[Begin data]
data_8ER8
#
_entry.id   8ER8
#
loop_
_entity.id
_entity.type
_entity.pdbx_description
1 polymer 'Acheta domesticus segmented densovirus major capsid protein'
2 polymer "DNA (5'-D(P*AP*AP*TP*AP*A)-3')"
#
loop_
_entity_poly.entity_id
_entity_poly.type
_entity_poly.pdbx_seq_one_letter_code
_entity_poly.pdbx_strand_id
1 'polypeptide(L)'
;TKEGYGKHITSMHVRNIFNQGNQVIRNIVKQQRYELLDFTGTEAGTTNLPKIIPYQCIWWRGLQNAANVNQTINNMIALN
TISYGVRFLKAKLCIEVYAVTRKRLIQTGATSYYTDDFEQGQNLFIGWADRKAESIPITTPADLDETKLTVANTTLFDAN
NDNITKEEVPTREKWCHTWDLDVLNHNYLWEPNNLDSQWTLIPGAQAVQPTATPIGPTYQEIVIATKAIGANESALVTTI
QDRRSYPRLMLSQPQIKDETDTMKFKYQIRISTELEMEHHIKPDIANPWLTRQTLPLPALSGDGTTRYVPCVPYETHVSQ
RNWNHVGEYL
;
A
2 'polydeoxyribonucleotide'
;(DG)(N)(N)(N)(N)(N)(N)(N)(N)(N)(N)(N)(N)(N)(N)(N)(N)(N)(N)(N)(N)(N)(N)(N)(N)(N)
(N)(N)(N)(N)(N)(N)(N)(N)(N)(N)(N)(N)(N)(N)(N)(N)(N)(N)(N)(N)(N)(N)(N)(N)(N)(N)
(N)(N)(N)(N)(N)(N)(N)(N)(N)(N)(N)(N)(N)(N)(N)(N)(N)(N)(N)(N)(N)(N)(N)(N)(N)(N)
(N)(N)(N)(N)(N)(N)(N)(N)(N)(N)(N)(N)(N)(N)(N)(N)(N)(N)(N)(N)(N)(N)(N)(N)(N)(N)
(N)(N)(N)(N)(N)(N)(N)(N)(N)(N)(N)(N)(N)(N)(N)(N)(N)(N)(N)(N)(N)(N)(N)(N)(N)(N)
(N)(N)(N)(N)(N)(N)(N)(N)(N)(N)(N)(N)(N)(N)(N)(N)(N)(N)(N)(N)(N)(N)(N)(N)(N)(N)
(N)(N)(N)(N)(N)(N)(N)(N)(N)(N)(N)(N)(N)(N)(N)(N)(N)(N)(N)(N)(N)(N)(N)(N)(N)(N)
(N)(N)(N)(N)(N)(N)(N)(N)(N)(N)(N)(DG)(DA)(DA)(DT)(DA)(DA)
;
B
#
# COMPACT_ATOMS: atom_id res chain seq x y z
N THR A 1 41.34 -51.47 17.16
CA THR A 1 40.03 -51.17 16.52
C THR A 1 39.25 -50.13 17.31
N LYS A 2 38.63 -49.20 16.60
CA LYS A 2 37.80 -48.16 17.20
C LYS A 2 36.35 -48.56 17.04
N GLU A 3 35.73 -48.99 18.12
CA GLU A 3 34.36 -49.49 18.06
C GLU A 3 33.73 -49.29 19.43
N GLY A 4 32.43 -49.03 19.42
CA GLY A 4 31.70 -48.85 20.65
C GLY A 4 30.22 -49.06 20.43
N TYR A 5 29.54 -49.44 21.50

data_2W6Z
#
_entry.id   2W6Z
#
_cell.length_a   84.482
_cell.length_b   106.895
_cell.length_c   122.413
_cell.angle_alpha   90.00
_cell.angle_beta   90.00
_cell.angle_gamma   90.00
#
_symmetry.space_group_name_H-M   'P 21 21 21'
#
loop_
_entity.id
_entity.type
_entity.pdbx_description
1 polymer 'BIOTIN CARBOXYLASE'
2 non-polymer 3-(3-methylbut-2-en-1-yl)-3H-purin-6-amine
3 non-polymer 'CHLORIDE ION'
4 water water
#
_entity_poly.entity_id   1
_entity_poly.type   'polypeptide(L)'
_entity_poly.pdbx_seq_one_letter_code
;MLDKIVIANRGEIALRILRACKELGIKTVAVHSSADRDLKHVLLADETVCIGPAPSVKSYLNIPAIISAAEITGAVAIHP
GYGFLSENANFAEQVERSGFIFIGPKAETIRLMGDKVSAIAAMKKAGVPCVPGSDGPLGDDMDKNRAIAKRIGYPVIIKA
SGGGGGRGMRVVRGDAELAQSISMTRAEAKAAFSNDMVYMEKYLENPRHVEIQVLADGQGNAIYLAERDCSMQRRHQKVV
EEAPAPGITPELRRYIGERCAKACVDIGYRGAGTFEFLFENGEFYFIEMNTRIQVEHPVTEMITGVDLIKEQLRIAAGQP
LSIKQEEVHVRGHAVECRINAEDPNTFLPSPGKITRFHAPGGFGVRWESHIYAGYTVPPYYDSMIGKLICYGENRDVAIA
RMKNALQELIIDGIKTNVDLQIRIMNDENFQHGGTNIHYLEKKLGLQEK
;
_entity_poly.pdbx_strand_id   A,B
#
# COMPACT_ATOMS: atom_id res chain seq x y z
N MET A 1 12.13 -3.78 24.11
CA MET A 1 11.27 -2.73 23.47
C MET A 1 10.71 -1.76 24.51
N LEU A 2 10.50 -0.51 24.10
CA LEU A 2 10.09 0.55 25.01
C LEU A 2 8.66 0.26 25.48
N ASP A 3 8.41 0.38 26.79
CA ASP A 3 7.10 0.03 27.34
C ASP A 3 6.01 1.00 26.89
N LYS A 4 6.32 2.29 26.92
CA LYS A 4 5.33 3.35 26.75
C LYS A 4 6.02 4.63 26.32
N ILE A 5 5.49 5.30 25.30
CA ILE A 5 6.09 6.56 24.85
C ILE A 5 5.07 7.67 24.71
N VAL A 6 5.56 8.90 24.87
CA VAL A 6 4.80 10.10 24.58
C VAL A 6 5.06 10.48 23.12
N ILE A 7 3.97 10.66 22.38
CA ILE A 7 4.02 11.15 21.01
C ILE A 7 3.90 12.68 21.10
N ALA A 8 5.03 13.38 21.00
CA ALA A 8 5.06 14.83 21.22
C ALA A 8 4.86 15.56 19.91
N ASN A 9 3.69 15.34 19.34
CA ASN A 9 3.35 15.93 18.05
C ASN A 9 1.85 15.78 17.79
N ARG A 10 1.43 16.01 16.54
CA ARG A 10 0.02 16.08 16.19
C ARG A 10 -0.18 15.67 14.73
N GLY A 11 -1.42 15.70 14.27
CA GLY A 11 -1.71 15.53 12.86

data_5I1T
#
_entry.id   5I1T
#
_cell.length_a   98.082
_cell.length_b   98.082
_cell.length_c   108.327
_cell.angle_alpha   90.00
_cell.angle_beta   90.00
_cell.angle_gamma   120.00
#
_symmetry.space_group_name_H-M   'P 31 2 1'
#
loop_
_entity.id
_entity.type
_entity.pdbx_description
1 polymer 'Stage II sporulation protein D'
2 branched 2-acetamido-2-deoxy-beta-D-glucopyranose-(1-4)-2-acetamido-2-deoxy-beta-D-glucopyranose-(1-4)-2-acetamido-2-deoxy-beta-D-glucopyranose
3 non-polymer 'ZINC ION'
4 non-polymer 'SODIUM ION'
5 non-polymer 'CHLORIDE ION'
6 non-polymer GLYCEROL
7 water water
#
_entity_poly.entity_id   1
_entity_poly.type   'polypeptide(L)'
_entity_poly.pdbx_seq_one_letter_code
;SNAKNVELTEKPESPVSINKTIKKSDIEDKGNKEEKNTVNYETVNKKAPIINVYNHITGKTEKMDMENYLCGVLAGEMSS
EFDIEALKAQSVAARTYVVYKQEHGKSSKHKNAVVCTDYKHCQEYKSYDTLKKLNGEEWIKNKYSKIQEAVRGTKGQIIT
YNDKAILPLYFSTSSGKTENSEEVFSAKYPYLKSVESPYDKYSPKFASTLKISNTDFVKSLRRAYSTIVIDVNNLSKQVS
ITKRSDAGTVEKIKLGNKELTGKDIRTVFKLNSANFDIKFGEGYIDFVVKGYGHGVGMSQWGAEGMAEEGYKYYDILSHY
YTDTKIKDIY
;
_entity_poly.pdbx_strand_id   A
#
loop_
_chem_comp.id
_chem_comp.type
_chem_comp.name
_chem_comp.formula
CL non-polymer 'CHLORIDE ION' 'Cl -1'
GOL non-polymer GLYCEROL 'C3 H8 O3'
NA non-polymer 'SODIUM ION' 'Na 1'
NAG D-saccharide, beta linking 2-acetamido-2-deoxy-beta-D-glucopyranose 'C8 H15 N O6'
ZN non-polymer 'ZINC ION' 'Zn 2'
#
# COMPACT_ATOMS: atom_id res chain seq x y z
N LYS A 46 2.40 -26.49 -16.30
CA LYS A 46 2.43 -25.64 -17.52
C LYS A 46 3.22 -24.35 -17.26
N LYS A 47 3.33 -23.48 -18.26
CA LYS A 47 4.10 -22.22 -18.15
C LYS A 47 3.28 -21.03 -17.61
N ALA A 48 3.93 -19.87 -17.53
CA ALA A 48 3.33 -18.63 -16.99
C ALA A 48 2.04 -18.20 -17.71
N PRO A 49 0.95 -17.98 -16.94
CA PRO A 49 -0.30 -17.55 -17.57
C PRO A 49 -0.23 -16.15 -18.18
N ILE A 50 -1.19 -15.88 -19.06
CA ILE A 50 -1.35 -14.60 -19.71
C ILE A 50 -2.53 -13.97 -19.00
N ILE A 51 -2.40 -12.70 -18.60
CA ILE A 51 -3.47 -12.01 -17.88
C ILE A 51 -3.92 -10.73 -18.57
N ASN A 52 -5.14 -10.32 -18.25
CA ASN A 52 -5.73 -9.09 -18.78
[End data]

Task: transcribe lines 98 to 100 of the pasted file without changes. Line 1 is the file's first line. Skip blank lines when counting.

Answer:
N ILE A 5 5.49 5.30 25.30
CA ILE A 5 6.09 6.56 24.85
C ILE A 5 5.07 7.67 24.71